Our life on earth is truly an exile, for our real home is Heaven, the
presence of God, one in Trine. And being in exile, there are sorrows that
comprise our life, as well as joys and laughter. It's taking the good with
the bad that enables us to grow closer to Our Lord Jesus Christ, for surely
he also found sorrows and joys in His earthly life.
One of the sorrows that strike me profoundly in this present time is the
lack of solid spiritual direction on the parish level. I am not speaking
about the absence of solid Catholic Teaching from the pulpit on Sunday
(that will be another topic for a later time). I'm speaking on this first
weekend of Fall about the availability of the Sacrament of Penance, now
called Reconcilliation. I don't have a problem with calling it
Reconcilliation, provided the priests still recognize the necessity of
confessing our sins, receiving absolution, and the vital necessity for the
person to amend their life through God's infinite grace and mercy.
The symphony of suffering takes on a whole new melody when one who aspires
to amend their life, to confess their sins, to seek God's grace through
forgiveness, encounters the following scenario, or one quite similar.
Confession is heard for perhaps one hour at your local parish on a
Saturday afternoon. Or, you can always make an appointment with the parish
priest, provided the priest is available to accommodate your need.
Therefore, you go to Confession. You arrive on time, early so you can pray
and examine your conscience. Now it might be different in your parish, but
in my parish I encountered something recently that made me pause, then
weep, then pray, then wonder just how far Holy Mother Church has come
toward the abyss that our Blessed Mother has prophesied throughout the
Having gone into the Confessional, I proceeded to confess my sins. And to
my utmost surprise and dismay, instead of any spiritual direction,
counseling, or even a penance for my sins, the priest of the day (our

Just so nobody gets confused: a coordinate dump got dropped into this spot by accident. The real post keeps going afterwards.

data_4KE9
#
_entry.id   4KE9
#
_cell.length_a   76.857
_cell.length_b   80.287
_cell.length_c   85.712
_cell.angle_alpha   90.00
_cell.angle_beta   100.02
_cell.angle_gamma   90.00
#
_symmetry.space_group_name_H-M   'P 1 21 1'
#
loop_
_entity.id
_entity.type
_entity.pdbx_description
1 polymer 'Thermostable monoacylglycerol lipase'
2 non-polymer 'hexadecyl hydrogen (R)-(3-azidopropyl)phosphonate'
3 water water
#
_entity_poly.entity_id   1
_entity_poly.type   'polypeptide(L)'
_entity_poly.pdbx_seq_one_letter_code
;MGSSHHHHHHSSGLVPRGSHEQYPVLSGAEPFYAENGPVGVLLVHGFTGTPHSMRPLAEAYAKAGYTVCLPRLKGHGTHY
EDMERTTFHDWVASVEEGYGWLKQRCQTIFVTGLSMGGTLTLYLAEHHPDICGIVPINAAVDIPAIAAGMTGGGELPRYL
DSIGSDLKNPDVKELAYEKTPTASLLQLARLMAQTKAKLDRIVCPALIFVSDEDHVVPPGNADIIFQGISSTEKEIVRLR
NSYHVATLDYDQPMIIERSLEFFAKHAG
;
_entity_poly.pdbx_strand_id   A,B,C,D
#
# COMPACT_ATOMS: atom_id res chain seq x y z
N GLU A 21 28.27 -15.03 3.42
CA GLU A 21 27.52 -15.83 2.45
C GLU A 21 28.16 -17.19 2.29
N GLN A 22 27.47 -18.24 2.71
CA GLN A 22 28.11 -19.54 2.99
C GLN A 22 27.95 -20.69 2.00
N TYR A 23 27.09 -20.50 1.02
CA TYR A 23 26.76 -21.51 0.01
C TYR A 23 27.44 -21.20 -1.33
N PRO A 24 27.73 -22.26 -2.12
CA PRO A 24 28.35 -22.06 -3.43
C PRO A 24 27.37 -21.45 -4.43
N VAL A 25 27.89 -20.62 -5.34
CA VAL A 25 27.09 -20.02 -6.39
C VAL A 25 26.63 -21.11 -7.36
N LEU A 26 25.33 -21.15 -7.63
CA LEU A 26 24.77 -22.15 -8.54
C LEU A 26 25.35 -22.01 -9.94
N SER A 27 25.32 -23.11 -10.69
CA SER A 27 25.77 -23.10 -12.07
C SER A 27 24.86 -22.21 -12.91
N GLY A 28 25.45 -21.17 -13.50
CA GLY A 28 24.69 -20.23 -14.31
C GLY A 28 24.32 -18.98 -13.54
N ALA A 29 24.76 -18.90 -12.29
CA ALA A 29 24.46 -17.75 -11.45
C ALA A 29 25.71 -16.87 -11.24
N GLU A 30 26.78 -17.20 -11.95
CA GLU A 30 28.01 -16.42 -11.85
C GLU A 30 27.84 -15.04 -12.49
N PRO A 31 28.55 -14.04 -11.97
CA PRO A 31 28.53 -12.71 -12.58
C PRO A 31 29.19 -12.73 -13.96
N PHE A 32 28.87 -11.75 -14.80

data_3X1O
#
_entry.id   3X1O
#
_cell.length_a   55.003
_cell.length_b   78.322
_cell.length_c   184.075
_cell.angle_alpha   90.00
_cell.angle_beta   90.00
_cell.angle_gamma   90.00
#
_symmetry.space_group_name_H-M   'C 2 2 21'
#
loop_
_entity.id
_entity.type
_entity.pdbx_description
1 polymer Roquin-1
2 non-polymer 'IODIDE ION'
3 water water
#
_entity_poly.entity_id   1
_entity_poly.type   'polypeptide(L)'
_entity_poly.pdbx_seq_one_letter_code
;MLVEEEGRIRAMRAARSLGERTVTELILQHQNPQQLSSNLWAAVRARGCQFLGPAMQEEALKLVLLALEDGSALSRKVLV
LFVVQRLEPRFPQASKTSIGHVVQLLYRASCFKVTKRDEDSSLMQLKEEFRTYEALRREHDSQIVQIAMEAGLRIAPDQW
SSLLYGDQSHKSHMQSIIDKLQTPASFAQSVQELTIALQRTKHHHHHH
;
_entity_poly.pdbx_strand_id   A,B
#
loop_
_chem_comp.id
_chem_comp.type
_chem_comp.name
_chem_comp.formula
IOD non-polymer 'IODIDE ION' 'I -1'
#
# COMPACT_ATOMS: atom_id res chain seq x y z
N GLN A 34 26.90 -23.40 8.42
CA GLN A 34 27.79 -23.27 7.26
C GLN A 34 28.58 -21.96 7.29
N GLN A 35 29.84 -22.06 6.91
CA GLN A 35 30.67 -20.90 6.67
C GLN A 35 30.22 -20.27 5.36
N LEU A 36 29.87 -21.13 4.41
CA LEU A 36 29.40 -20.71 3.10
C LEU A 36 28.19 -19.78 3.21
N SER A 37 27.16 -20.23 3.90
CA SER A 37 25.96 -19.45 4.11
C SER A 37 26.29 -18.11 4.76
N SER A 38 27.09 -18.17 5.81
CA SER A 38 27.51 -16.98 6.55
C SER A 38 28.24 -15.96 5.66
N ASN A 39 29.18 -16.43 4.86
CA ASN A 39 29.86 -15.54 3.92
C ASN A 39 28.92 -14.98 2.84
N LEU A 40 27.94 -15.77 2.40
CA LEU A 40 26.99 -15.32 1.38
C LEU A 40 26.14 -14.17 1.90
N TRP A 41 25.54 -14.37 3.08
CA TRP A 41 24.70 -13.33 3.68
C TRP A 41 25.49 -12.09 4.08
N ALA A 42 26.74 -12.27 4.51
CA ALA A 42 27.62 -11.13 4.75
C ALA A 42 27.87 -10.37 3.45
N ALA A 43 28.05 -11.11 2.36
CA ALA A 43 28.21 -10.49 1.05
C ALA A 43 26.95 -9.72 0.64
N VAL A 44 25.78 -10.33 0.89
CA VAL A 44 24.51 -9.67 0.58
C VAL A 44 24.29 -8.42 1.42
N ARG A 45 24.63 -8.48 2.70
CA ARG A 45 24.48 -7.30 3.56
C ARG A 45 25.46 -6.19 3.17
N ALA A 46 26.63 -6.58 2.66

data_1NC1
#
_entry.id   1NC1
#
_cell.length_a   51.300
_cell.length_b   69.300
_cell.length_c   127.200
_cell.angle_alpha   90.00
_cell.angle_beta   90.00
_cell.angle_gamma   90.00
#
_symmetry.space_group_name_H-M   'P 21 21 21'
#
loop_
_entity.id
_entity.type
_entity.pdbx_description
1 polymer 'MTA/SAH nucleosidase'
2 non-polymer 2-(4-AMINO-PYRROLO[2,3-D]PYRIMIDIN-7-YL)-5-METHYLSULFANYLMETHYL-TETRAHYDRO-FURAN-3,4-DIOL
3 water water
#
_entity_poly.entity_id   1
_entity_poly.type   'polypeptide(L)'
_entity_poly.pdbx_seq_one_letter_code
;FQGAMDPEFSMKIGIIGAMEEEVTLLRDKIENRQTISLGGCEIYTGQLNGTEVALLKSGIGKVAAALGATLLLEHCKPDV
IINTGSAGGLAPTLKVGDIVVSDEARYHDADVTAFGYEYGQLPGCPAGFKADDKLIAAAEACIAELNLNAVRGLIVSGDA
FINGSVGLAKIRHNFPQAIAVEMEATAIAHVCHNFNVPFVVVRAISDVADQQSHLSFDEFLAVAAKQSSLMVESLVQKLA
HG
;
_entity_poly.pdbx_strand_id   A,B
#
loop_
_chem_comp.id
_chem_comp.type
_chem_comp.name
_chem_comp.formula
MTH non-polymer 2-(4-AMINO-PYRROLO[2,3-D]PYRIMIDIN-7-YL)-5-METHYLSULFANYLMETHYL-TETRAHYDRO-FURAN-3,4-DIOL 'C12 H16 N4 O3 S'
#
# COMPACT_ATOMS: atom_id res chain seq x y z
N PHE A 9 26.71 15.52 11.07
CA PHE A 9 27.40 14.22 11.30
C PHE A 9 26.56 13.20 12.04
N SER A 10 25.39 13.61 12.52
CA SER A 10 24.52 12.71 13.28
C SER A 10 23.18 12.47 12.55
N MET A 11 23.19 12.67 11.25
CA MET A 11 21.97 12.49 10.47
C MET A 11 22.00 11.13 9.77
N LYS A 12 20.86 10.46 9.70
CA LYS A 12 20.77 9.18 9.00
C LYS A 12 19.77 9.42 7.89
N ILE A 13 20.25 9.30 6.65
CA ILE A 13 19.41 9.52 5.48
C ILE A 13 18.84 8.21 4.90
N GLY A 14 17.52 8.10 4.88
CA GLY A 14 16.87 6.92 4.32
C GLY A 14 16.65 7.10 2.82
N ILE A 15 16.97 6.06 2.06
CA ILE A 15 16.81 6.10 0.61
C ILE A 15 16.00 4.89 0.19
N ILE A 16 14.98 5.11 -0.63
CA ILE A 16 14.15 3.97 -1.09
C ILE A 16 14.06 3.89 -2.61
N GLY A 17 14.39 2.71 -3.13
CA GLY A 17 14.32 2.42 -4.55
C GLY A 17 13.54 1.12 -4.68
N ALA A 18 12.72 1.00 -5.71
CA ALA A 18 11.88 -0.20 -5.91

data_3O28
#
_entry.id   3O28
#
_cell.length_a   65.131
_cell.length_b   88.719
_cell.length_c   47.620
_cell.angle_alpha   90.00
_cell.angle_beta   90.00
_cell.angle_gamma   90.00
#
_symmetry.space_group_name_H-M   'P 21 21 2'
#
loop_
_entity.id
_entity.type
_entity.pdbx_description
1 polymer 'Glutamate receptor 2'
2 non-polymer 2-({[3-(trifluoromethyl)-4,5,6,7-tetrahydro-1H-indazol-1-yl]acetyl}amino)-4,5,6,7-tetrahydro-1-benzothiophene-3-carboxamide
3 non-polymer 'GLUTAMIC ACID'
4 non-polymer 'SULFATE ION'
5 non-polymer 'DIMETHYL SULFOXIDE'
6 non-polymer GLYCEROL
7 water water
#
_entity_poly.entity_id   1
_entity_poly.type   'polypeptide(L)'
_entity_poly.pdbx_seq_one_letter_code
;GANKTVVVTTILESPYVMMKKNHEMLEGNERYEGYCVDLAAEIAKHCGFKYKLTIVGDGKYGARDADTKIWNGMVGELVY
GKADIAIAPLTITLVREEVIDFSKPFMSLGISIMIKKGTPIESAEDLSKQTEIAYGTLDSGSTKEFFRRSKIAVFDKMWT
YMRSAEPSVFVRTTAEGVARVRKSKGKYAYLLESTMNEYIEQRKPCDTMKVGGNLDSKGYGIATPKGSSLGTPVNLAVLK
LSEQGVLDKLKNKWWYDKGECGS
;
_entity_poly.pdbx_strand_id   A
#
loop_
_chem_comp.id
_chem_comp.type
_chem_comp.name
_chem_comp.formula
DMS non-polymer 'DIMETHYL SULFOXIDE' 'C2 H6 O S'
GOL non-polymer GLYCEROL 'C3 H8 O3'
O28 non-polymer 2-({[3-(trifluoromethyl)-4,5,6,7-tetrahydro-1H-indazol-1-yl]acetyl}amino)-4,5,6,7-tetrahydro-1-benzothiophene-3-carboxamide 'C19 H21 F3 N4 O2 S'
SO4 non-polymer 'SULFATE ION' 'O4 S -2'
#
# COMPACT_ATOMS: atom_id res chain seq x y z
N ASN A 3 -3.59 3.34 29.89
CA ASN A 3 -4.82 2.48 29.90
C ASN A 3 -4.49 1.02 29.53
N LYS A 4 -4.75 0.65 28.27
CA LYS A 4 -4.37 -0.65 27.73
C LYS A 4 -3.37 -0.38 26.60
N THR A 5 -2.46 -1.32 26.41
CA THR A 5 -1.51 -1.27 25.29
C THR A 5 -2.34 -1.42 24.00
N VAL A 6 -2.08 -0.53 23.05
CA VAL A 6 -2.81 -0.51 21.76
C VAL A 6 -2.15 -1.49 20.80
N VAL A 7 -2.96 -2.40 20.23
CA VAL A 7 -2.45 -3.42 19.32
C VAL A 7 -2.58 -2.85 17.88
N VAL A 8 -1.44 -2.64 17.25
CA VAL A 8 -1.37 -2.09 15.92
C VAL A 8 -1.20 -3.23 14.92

parish has various visiting priests who come to hear Confession on
Saturday), I was told that I was wasting the priest's time, and the time of
others waiting to come into the Confessional because I didn't have any
mortal sins. I was made to feel like a sinner just by seeking out the
Sacrament of Confession, and furthermore, made to feel that I had caused
"real sinners" to not receive the Sacrament because I was there.
Furthermore, it was suggested to me that in the future I refrain from
taking up space in line and time in the Confessional for my venial sins,
and come just once a year, unless of course, I did commit a mortal sin.
Now, think about that! Isn't Confession to strength us in our fight here
on earth to seek and do the will of God, to not offend Him in the slightest
way, and to gain the grace and spiritual strength necessary to run the good
race, and to be pleasing always in the sight of God. Sure, our venial sins
are forgiven at the Confiteor of every Mass, but it is still the
recommendation of Holy Mother Church (that is, through the teachings of our
Holy Father Pope John Paul II) that we go to Confession often, for it is
the source of strength we all need.
So, what was the priest really saying to me, and to how many others that
day, or any Saturday? Am I to go and commit mortal sin so that I may
receive the Sacrament of Penance, be forgiven, and receive God's grace to
Am I not permitted to receive counseling, spiritual direction and God's
saving grace if I am striving, trying and struggling not to commit mortal
I think this is a sad situation, one that cries out with discordant notes
to Heaven for justice. Nowhere did God say that He had come to save the
person only in mortal sin. Jesus said He came for the sinner, and He
didn't qualify that with mortal or venial, which one is more "important" in
the scope of forgiveness. Certainly, one who has committed mortal sin must
and should receive the Sacrament as soon as possible. But, is that person
supposed to enter the church with a sign that says, "Me first, I've
committed mortal sin," so that anyone who is there with venial sin will